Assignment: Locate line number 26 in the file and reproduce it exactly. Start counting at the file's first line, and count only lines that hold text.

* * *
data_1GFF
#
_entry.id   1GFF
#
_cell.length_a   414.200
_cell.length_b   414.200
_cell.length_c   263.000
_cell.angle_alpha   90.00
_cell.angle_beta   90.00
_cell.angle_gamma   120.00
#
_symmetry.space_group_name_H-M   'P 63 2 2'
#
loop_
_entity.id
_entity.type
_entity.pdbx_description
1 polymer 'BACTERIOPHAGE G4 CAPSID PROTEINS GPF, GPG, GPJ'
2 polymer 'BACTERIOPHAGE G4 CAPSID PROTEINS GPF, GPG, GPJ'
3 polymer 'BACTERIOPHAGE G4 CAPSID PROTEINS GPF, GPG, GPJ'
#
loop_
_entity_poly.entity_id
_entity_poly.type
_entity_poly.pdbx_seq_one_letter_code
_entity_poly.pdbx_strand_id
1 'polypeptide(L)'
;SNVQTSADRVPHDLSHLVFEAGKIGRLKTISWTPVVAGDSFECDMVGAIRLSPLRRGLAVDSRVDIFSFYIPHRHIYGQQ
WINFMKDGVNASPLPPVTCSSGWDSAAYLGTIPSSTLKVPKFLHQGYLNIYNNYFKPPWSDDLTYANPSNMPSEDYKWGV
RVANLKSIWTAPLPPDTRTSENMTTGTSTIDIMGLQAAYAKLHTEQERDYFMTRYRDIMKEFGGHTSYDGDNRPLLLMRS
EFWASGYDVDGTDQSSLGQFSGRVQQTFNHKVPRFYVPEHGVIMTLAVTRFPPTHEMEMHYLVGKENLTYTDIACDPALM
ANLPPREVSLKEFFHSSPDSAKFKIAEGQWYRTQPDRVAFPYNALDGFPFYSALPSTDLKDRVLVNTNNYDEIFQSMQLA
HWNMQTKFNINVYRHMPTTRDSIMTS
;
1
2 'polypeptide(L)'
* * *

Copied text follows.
_entity_poly.pdbx_strand_id